TNS – More on the Teamsters vs. Mexican Truck(er)s Hubbub

I almost missed this one, but the authors at The New Standard have put the Teamsters in their place in a succinct and logical manner that I only wish I could have thought of.

Here are a few excerpts from the article, or hell, I may post the whole thing here. I’ve read The New Standard on occasion and have always been impressed with the logical manner in which they present their arguments.

This is one point I tried to make with the post concerning Mexican Carrier Statistics.

f we were on a mission to make Mexican trucks and truckers look good compared to their US-based counterparts, we could easily have cited accident figures, which make US trucks look bad compared to the Mexican vehicles that have driven in restricted zones on our side of the border. Even adjusted for relative numbers of vehicles, US trucks are involved in a disproportionately high share of overall accidents.



Concerning the racism that is apparent in this and the immigration debate, The New Standard has seen exactly what I am seeing and called the Teamsters on it.

“How did you go from a story on safety claims to one that questions whether there is a racial bias?” It’s called journalism, sir. We followed the story to its logical conclusions, analyzing the union’s arguments alongside hard data and viewpoints seldom heard in the mainstream debate on this issue. Journalism simply cannot rely on he-said/she-said accounts of issues. We check our sources’ sources. And when we did that, in this case, we found a tremendous amount of obfuscation taking place. And we called the Teamsters out on it.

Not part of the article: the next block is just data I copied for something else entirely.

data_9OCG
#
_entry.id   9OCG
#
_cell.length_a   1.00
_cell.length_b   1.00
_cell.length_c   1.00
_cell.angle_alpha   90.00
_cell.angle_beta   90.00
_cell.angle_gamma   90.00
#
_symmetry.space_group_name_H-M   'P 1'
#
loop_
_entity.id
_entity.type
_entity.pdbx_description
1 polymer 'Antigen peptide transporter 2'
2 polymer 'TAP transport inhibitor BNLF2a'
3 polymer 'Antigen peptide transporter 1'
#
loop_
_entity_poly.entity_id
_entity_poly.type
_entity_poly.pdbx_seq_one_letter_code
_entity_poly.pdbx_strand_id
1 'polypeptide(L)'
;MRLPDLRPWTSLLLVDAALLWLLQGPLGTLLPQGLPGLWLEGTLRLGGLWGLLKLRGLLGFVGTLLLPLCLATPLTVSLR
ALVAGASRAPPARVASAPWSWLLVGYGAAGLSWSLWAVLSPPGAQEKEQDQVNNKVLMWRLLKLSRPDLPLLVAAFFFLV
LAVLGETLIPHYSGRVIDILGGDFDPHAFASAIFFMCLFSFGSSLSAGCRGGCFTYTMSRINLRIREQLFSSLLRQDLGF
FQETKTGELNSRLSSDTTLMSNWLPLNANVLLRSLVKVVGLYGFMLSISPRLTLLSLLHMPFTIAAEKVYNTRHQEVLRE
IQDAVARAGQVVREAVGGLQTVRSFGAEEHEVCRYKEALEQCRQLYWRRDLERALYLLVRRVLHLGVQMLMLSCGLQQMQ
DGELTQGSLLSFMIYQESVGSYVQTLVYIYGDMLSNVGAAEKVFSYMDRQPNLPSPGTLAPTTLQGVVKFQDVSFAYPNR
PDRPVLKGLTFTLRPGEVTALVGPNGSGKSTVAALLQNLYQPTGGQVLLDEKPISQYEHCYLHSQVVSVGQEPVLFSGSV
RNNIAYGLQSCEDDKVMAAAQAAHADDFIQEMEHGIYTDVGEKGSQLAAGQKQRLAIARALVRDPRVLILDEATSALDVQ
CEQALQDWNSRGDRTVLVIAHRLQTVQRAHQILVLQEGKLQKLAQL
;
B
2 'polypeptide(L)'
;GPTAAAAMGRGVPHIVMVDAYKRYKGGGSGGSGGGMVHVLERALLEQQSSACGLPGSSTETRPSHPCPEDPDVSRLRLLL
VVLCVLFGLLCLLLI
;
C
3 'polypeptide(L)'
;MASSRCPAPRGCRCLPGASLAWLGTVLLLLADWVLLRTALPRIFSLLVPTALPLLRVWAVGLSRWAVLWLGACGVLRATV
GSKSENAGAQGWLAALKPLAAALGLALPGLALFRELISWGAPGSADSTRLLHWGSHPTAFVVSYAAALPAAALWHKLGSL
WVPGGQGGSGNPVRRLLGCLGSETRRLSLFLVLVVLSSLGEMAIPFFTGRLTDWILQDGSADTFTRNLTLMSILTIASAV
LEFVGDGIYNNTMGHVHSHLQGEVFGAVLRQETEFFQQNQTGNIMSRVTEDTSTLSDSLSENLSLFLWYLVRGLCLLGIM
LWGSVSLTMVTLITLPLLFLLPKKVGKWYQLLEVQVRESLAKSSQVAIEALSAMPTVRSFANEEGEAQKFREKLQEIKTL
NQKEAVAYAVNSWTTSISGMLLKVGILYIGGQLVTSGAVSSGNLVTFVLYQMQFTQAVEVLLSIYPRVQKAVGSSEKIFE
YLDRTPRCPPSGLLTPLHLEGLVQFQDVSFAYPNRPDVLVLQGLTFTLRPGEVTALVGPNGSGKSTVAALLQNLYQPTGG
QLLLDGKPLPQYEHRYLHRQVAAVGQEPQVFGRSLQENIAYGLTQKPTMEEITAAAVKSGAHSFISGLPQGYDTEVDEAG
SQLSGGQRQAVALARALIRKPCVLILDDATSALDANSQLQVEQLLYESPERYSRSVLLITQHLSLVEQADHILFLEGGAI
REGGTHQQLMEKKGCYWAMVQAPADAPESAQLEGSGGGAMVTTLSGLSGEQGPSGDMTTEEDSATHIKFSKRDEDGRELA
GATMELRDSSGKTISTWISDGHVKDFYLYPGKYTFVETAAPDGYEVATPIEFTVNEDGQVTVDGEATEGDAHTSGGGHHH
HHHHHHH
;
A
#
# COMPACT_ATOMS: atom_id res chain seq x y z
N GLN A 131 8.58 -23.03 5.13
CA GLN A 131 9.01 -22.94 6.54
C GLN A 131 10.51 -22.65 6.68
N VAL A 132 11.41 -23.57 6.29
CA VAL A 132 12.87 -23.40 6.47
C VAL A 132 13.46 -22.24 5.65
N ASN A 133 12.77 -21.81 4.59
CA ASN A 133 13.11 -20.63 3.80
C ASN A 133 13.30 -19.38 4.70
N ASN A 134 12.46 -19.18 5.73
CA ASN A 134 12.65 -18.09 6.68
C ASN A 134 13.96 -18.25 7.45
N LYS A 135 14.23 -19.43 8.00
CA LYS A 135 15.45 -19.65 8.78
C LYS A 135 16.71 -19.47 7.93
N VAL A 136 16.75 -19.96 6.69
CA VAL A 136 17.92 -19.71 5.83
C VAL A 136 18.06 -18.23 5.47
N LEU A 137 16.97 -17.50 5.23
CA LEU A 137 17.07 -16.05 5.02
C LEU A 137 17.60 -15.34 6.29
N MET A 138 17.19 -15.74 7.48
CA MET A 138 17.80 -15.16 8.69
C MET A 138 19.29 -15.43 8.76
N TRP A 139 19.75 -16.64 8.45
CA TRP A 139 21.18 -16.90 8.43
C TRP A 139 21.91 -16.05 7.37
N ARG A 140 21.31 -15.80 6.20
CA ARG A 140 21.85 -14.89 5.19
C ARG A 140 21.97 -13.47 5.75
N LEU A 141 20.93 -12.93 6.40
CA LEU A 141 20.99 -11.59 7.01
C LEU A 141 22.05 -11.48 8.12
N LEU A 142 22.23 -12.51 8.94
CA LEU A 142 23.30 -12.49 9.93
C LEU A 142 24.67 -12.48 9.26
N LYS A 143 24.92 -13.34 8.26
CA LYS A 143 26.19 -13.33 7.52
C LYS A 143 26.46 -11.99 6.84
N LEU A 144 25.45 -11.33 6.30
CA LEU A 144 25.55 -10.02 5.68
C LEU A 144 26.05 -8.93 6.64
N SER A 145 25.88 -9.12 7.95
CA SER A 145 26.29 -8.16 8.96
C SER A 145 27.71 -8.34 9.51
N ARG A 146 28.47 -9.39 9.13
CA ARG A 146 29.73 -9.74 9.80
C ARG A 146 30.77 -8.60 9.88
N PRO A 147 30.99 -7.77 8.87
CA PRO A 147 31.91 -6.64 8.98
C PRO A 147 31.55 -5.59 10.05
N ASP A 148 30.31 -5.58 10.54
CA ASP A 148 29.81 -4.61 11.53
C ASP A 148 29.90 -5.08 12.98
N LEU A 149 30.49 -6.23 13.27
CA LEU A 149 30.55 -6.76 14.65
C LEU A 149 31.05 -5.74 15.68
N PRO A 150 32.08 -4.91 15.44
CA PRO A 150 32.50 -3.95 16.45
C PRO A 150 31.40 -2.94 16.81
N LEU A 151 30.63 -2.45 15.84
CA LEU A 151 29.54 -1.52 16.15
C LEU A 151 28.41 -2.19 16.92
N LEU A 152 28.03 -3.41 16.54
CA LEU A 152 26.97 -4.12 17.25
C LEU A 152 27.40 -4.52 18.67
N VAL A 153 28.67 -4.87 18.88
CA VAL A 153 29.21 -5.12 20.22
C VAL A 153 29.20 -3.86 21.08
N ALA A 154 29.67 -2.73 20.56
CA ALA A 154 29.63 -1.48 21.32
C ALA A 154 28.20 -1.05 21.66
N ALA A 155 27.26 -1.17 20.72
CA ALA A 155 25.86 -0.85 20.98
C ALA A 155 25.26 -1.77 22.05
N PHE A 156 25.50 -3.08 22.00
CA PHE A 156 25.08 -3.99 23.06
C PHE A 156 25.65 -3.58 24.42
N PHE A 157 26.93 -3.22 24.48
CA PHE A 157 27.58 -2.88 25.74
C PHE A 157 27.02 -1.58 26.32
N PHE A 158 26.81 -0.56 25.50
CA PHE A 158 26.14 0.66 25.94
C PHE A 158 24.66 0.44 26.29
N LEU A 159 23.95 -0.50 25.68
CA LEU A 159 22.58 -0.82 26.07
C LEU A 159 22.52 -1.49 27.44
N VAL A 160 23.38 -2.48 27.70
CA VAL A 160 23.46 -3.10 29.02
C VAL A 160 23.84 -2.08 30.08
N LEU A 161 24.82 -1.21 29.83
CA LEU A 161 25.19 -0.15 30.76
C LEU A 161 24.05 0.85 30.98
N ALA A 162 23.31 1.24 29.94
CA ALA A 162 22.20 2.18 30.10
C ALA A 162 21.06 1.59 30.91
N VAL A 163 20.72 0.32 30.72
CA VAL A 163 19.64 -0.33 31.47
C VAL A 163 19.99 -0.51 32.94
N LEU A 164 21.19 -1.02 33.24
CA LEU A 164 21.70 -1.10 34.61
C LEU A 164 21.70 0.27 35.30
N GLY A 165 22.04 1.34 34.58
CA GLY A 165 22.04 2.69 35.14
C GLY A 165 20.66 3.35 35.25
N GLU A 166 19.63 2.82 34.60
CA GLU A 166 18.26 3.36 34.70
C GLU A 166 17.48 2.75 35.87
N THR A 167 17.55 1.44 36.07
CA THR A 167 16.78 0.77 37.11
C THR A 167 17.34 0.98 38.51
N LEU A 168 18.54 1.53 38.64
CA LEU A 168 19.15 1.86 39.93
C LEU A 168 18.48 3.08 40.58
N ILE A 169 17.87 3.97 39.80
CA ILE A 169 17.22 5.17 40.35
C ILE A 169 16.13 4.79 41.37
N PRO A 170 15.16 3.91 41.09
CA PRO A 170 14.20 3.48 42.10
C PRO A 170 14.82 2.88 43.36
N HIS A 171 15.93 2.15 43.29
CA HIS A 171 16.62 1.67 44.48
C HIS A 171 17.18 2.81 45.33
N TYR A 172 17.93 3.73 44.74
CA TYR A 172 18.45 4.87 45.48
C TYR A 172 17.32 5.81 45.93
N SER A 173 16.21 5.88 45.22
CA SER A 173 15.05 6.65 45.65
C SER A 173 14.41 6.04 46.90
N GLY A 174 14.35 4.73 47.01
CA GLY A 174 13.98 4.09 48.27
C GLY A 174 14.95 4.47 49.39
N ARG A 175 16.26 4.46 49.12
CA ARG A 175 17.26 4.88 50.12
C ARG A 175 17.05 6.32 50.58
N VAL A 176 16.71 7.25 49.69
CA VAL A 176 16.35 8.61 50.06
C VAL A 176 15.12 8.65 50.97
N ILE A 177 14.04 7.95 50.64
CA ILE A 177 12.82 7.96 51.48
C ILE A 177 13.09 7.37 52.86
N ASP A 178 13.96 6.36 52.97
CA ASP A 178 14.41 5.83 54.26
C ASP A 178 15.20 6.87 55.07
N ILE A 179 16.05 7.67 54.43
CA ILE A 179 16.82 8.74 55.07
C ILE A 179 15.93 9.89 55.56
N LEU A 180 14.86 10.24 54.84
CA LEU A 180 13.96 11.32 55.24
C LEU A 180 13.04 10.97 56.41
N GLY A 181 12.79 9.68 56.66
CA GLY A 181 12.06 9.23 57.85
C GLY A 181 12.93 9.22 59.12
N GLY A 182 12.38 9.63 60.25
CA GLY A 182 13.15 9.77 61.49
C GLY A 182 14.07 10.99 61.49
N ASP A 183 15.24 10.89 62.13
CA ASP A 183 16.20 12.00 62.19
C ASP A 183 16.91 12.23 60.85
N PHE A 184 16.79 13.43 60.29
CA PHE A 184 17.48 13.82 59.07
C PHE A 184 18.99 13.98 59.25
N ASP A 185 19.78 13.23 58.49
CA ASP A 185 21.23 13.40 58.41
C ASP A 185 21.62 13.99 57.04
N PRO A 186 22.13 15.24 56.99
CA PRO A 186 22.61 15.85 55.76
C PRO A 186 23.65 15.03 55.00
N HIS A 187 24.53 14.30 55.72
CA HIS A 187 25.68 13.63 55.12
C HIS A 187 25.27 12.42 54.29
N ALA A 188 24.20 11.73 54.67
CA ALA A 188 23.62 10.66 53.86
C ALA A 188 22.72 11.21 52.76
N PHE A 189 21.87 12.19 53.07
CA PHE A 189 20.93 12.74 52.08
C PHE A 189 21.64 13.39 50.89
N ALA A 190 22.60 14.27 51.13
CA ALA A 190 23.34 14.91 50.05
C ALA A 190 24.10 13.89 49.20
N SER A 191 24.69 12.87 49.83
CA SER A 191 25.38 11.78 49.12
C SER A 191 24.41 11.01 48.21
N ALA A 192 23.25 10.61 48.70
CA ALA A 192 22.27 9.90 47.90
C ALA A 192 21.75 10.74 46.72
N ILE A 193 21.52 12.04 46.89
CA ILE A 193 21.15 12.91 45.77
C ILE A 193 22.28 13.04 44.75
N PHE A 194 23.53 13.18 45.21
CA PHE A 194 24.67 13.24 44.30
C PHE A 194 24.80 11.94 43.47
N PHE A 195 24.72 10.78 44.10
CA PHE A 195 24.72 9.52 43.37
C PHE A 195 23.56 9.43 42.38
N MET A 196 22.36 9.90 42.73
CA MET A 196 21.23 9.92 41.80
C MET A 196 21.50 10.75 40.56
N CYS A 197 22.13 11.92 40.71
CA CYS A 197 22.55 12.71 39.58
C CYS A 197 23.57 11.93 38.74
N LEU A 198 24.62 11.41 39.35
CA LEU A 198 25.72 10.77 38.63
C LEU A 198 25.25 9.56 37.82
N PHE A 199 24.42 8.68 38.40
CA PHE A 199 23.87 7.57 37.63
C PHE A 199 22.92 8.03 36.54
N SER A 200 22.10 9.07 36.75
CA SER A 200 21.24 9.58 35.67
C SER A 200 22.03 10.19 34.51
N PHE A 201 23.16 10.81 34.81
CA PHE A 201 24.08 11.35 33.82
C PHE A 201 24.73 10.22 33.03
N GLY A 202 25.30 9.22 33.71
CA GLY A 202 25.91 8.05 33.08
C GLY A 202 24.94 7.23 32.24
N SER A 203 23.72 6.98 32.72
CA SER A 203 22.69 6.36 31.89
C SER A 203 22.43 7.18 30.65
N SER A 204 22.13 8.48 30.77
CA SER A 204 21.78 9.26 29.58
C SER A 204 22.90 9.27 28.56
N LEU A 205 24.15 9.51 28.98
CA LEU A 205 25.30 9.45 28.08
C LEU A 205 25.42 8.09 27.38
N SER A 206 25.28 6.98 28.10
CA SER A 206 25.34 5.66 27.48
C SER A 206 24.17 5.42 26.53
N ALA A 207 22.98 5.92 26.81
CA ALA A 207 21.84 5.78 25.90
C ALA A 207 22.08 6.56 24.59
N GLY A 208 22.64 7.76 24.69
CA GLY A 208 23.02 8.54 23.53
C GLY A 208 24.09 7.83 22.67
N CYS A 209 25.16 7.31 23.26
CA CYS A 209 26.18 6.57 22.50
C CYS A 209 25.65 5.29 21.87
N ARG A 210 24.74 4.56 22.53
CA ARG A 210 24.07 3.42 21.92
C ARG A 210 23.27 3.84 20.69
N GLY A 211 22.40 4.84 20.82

Understandably, that must sting a bit.

They press the case one step further;

No partisan ever likes it when the facts of a case do not substantiate their position. That’s where good journalists come in. We didn’t set out to prove anything about safety records, so we were open to the story changing. And we didn’t set out to protect the Teamsters’ reputation, so when we reflected on the potential effects and biases of the Teamsters’ argument, we saw that protectionism, xenophobia and racism could well play a part.

And they got right to the meat of the matter with this comment against the Teamsters cornerstone argument. The fictional account of Mexican truckers as seen through the eyes of of the writer Bowden.

Regarding the alleged “disservice” we have committed against “everyone fighting the pilot program” – again, we take exception. It is our job to provide a service to the public, not to one side of any controversial issue. Maybe if you’re in the business of hiring journalists to write sympathetic articles precisely intended to bolster your own case, it is frustrating when someone comes along and takes a look at more than cherry-picked anecdotal evidence and sees a more-complex problem.

All in all, what I have been pushing all along, and the concept begin here at Mexico Trucker.